- The price (including taxes) and how long the price and any special offer will remain valid;
- Details of any delivery costs;
- How payment can be made;
- Details of arrangements for delivery (or performance of a service);
- Information about the customer's right to cancel;
- Information about refunds and cost of returns;
- If the sale is of digital content, additional information about, for example, its functionality and compatibility;
If you want to supply substitute goods because the ones you agree to supply are not available, you must explain this, and make it clear that you will meet the costs of returning any substitutes the customer does not want.
You do not have to provide prior information if you are agreeing to provide accommodation, transport, catering or leisure services on a specific date or within a specific period. So, for example, you can take a phone reservation for a room in your hotel without being required to provide this information.
In addition, the information requirements of the Consumer Contracts regulations also do not apply to sales of package travel or timeshares (which are covered by separate regulations), nor to everyday food and drink delivered by a regular "roundsman" like a milkman. This exception does not apply to home deliveries by supermarkets.
6. What confirmation details do we have to give the customer?
If you are required to provide "prior information", you must provide it in a durable form (see below). You can do this when you first provide the information or later. As well as the prior information, you must provide details of the following:
- How the customer can exercise their cancellation rights, including how to return unwanted goods and who will pay;
- Any guarantees or after-sales service you provide;
- Your geographical address for the customer to contact you with any complaints;
- For contracts lasting more than one year (or indefinitely), under what conditions they can cancel the contract.
You can provide information in a durable form by letter, fax or email or in an advertisement or catalogue. All confirmation information must be provided in good time - at the latest when the goods are delivered (or the service performed).
7. When does a purchase contract become legally binding?
Under normal contract law, a contract becomes binding when an offer is made and accepted. This can be either when you make an offer to sell to the customer, which the customer accepts, or when the customer makes an offer to buy from you, which you accept. However, under the regulations, your customer will normally have the right to cancel a purchase — under new regulations that came into force on 13 June 2014; this is now 14 calendar days after the delivery of the goods.
As you are bound by the contract once it is made, you do not want to enter into any contracts that you will be unable or unwilling to fulfil. This can happen, for example, if you offer to sell a product (and the customer accepts your offer) but you then find that you do not have the product in stock. For this reason, you may want to ensure that your marketing materials (for example, your catalogue or your online shop) state that you are not making an offer but are issuing an "invitation to treat" and that any offer the customer makes to buy from you will only be accepted when you say so.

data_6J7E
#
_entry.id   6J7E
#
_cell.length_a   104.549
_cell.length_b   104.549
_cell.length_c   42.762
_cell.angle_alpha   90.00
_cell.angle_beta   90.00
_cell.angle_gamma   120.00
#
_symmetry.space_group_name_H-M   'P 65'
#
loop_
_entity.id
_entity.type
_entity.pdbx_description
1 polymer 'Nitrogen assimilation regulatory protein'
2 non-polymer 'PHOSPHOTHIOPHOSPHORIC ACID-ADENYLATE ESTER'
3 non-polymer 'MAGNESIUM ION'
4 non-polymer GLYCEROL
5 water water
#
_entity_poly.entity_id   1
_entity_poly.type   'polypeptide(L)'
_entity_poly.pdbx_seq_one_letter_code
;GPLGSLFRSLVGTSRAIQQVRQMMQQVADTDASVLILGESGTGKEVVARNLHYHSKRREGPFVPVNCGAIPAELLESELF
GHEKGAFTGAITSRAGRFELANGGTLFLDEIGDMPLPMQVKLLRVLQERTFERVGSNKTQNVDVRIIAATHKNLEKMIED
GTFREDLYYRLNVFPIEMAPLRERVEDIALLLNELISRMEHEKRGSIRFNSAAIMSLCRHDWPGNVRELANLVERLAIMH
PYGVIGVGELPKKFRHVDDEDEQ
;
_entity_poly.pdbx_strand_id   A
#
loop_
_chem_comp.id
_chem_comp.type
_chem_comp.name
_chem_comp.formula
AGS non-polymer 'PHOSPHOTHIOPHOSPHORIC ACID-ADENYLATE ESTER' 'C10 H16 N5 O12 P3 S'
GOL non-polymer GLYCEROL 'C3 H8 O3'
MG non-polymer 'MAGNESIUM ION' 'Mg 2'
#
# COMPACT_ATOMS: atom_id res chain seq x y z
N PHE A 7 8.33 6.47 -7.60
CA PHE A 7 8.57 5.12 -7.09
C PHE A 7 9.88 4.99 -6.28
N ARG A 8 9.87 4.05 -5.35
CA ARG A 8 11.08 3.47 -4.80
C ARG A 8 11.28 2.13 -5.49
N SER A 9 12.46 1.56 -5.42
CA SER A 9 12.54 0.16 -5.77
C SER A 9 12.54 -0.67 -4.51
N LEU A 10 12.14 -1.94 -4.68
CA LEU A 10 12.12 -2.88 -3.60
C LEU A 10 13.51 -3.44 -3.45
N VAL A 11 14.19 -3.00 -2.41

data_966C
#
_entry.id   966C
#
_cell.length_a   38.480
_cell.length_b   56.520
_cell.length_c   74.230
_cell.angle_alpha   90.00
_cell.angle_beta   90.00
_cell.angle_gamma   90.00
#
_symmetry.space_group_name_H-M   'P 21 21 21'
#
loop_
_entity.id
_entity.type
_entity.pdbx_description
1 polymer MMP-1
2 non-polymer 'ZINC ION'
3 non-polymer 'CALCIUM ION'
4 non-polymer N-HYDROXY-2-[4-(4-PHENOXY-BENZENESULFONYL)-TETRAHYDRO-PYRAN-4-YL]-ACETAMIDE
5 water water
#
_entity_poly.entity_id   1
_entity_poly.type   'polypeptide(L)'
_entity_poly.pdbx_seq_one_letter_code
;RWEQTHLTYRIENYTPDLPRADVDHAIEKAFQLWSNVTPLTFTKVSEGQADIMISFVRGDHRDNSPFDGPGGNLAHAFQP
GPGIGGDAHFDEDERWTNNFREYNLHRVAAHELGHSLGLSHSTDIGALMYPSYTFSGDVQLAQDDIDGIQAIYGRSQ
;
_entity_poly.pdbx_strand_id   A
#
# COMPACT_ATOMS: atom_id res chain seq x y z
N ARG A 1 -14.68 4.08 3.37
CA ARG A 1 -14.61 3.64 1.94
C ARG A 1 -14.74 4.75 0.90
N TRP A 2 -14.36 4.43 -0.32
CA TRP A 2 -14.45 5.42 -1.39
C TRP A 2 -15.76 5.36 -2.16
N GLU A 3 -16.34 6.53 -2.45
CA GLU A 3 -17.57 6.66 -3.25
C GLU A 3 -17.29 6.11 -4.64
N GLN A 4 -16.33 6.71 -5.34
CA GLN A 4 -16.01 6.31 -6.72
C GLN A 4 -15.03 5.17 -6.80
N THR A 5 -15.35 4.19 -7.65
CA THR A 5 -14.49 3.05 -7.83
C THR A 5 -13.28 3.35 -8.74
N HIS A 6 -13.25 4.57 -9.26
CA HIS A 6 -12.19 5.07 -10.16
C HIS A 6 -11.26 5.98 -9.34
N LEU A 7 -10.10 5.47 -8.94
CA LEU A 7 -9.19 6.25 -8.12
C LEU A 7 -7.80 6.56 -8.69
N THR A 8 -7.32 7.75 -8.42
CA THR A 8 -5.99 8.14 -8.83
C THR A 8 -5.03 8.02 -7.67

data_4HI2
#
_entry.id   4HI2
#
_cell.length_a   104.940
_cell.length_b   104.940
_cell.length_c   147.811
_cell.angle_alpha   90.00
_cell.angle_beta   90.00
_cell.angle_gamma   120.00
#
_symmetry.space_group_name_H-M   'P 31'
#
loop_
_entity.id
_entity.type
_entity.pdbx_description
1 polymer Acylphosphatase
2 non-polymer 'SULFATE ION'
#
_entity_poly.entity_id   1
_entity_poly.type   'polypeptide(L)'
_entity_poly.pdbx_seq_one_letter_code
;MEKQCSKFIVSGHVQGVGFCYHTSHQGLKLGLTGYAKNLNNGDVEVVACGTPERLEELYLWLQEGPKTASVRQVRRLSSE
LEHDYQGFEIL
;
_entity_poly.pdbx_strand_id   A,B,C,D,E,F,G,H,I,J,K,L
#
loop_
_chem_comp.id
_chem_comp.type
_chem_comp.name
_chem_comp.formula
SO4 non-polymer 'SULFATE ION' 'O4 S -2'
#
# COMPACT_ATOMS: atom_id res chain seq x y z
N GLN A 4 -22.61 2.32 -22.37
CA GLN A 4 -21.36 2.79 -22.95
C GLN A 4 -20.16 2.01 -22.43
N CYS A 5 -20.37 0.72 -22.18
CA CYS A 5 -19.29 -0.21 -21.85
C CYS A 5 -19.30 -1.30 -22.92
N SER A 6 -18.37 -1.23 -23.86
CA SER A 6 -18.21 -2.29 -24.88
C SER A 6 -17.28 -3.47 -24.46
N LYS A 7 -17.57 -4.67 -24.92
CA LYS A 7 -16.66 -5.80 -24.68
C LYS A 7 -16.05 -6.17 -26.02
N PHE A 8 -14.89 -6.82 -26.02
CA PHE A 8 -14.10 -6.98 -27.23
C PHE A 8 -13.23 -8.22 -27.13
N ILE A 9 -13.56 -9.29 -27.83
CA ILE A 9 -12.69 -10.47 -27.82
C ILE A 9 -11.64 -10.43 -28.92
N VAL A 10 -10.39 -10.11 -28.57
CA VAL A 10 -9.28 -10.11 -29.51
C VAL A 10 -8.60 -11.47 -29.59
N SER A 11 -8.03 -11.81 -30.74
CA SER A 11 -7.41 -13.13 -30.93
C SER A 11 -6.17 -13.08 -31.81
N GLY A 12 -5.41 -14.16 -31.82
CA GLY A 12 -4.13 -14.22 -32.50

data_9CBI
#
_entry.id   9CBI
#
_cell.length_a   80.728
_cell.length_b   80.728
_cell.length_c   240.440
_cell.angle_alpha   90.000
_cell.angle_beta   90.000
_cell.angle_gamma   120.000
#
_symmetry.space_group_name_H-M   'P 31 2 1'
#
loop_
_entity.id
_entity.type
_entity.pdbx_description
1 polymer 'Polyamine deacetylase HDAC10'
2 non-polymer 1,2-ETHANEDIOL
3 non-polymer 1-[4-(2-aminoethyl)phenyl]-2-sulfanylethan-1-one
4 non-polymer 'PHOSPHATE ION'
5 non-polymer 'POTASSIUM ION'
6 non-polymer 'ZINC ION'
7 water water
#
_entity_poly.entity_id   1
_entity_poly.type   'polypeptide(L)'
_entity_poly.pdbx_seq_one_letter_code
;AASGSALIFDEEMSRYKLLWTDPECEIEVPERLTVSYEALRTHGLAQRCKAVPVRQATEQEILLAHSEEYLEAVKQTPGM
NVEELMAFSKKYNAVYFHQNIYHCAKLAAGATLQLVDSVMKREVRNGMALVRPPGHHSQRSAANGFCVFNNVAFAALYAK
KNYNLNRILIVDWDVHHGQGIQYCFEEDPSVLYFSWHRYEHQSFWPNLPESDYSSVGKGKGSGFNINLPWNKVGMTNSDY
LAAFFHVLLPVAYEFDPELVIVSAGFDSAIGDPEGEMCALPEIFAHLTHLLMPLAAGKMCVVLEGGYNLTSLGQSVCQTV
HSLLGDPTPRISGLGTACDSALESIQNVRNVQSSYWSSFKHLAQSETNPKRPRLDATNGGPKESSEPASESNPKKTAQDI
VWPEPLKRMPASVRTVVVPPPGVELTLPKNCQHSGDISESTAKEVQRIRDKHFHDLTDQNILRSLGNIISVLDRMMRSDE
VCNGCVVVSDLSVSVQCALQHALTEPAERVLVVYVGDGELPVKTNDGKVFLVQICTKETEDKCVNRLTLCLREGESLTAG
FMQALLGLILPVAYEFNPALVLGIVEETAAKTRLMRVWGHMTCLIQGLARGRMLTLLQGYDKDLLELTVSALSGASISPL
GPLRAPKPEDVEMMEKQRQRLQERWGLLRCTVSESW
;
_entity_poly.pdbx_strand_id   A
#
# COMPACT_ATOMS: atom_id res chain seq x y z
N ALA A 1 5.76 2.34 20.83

8. How quickly do we have to deliver goods (or provide a service)?
Unless you have agreed otherwise, you must deliver goods (or start providing the service) within 30 days of the order.
If you are not able to meet this deadline, you must tell the customer (within the deadline) and ask them to accept a delay. If they do not accept, the contract is cancelled and you must refund any money they have paid within 30 days.
9. What right to cancel a purchase do customers have?
Customers usually have the right to cancel a purchase by giving you written notice within a specified time frame, though there are significant exceptions. Notice can be given by letter, fax or email, but not by phone.
Purchases of goods or services can be cancelled up to 14 calendar days after the delivery of the goods or the service contract commences. You must make a model cancellation form available for distance and door-step sales. If you provide digital downloads eg of music, films, computer games or apps these cannot be cancelled once the download process has started, but you must make this clear to the consumer - and the consumer must explicitly agree to this. However if the digital content is faulty, the consumer is entitled to a repair or replacement and if the fault can't be fixed or isn't fixed within a reasonable amount of time or without significant inconvenience, they can claim some or all of their money back. If you have failed to provide confirmation of all the required information, the cancellation period is extended to seven days after you provide the information — with an overall maximum of three months and seven working days.